Deckle. A frame for making ragged-edge pages.
Deke. A feint in hockey.
Duple. A musical meter with two beats to the bar.
Eidetic. Having accurate recall of images, e.g., eidetic memory.
Ennead. A group of nine.
Farad.  A unit of electrical capacity (from Faraday)
Galangal. A Thai spice, a form of ginger.
Gamelon. An Indonesia metal drum.
Hamartia. In classical Greek tragedy, the hero's flaw that leads to his downfall.
Heme. The non-protein part of hemoglobin.
Horchata. A milky drink made from tiger nuts (Spanish version) or made from white rice, seeds, jicaro, almonds or other nuts (South American version), mixed with spices, served hot or cold.
Indica. A type of marijuana. The other type is sativa.
Javelina. Another name for a peccary, a feral pig. Shortly after learning this word through Spelling Bee, there was a query on the Listserv about the peccary, asking what distinguished it from the warthog, and I took that opportunity to answer the question by providing a link to a site describing all three: the warthog, the peccary and the javelina -- see Message   on December 19, 2022.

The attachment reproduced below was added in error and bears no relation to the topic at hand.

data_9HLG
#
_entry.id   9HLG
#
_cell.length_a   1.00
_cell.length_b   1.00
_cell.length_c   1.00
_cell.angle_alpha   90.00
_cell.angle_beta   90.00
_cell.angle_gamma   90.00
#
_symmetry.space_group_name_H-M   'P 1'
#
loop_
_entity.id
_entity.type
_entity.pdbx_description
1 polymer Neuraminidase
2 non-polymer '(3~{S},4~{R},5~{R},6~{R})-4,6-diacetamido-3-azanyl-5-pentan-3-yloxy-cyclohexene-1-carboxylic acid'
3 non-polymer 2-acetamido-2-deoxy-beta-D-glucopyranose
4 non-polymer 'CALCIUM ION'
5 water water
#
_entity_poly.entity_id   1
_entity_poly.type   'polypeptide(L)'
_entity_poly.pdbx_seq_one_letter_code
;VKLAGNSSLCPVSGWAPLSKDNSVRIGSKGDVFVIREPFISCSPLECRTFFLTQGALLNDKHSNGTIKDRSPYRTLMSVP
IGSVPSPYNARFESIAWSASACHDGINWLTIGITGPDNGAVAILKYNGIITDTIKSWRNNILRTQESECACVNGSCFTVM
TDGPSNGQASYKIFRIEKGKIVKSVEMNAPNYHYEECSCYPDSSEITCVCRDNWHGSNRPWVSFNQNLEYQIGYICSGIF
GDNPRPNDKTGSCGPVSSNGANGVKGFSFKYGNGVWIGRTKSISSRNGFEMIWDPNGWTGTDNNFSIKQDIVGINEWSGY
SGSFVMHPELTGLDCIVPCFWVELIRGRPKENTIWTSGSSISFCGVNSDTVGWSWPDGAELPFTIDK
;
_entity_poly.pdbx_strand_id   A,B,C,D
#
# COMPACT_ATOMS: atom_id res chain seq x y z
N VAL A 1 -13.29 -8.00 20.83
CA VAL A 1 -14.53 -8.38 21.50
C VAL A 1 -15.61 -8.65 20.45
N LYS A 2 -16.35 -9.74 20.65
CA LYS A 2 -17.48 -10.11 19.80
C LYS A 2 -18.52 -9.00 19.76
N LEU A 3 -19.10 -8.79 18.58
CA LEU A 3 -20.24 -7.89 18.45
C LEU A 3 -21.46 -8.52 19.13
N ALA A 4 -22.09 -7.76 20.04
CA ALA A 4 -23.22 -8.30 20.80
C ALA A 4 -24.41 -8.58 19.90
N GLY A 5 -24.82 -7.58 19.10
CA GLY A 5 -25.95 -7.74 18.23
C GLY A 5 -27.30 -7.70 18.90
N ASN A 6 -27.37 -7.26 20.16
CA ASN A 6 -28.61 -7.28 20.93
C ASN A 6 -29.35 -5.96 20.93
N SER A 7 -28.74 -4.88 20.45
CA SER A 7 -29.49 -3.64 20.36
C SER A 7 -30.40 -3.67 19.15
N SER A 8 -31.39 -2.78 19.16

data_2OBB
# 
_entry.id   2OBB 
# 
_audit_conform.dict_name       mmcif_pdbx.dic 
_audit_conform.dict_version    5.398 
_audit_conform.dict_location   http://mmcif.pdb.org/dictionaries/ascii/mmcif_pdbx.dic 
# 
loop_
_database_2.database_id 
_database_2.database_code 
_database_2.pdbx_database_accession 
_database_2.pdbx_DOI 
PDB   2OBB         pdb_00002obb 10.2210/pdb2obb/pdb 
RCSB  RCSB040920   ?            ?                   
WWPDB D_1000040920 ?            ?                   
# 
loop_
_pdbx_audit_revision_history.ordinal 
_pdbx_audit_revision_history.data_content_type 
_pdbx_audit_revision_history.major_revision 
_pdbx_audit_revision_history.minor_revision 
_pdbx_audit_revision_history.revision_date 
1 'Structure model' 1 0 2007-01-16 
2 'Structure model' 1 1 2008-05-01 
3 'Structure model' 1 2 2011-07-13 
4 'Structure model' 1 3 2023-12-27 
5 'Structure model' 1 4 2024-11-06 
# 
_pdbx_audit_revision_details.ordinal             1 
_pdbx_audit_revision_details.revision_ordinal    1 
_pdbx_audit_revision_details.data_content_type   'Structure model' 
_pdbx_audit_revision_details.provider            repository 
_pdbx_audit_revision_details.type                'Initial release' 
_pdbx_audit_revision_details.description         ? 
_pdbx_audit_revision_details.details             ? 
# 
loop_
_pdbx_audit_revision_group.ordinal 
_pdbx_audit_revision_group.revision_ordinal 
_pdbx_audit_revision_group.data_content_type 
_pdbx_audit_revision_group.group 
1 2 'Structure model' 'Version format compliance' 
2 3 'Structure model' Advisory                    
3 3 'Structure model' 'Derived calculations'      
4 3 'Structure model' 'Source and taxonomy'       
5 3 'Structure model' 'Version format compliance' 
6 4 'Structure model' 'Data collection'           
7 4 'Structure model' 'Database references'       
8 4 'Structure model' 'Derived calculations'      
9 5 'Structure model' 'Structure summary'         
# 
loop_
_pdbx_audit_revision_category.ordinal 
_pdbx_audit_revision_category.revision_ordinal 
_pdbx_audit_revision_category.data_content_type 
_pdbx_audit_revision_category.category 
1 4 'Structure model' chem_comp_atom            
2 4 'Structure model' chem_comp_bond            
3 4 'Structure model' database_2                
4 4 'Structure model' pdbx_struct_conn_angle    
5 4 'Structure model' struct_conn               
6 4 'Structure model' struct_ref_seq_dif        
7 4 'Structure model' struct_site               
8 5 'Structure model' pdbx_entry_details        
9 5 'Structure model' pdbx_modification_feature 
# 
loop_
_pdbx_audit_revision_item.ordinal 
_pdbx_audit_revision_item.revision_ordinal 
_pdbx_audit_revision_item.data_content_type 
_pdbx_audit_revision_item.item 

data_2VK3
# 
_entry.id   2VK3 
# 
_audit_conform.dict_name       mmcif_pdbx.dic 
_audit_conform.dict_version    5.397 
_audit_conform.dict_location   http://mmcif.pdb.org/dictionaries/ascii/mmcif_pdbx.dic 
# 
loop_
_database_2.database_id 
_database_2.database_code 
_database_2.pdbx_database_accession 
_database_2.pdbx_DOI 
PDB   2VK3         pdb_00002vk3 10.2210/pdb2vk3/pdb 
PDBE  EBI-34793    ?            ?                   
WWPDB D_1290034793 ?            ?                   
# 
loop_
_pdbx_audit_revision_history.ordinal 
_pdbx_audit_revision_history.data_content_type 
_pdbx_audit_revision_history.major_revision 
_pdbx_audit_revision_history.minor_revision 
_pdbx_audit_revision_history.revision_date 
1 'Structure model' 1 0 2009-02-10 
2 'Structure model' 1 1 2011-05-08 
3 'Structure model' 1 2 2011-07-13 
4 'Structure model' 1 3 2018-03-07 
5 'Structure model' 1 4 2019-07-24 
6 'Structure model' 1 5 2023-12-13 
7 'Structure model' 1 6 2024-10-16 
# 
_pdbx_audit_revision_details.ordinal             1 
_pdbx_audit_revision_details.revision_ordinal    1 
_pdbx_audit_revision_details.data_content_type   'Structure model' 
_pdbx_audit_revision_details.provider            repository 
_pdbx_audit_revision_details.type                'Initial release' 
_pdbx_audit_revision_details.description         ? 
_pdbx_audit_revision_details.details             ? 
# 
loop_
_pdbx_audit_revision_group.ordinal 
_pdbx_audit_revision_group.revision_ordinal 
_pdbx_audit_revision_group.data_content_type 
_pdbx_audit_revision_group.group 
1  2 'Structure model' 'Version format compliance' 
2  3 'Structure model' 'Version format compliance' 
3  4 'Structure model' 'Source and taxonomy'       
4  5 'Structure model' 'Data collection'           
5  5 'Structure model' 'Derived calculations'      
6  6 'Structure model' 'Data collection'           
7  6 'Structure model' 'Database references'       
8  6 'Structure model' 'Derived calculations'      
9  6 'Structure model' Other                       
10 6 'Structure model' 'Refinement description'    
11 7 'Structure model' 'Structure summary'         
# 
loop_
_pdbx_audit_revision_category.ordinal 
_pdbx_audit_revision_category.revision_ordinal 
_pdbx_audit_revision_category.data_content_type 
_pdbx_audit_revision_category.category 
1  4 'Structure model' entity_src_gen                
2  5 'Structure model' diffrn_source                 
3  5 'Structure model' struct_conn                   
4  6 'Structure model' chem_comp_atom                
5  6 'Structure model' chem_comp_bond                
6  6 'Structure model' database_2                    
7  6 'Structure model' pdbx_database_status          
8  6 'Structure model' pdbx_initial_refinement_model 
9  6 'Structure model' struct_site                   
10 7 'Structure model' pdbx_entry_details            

Kola. The correct spelling for the nut (actually, the seed) of the cola tree. 
Larboard. An archaic term for port, that is, the opposite of starboard -- and a continuing source of irritation for legions of Spelling Bee players who have been lobbying Sam Ezersky, the editor of Spelling Bee, to accept ALEE and LUFF, both of which are far more common sailing terms than "larboard."
Llano. An open, grassy plain in South America or in the US Southwest.
Loblolly, A type of pine tree commonly found throughout the Southeast.
Lunula. The little white half-moon found at the base of the fingernail.
Malic. The acid that produces a sour taste in fruits.
Melodion. A type of accordion.
Mentee. One who is mentored.
Meze, also spelled mezze. Small dishes or appetizers in Levantine cuisine.
Minim. A drop of liquid from a dropper.
Mizzen. The mast just behind the main mast, or the sail on the mizzen mast.
Motet. A polyphonic choral composition on a sacred text usually without instrumental accompaniment.
Myope. A person with myopia (nearsightedness).
Naiad. A sea-nymph.
Nankeen. A mustard-colored fabric imported from China that was used to make gentlemen's trousers, fashionable during the Regency period in Britain. The trousers were also called nankeens.
Nepenthe. The forgetting potion used in The Odyssey.
Natant. Swimming or floating.
A skateboarding or snowboarding maneuver, a jump without the use of a takeoff ramp.
Opah. The moonfish.
Otalgia. Earache.
Outro. In musical composition, the opposite of an intro.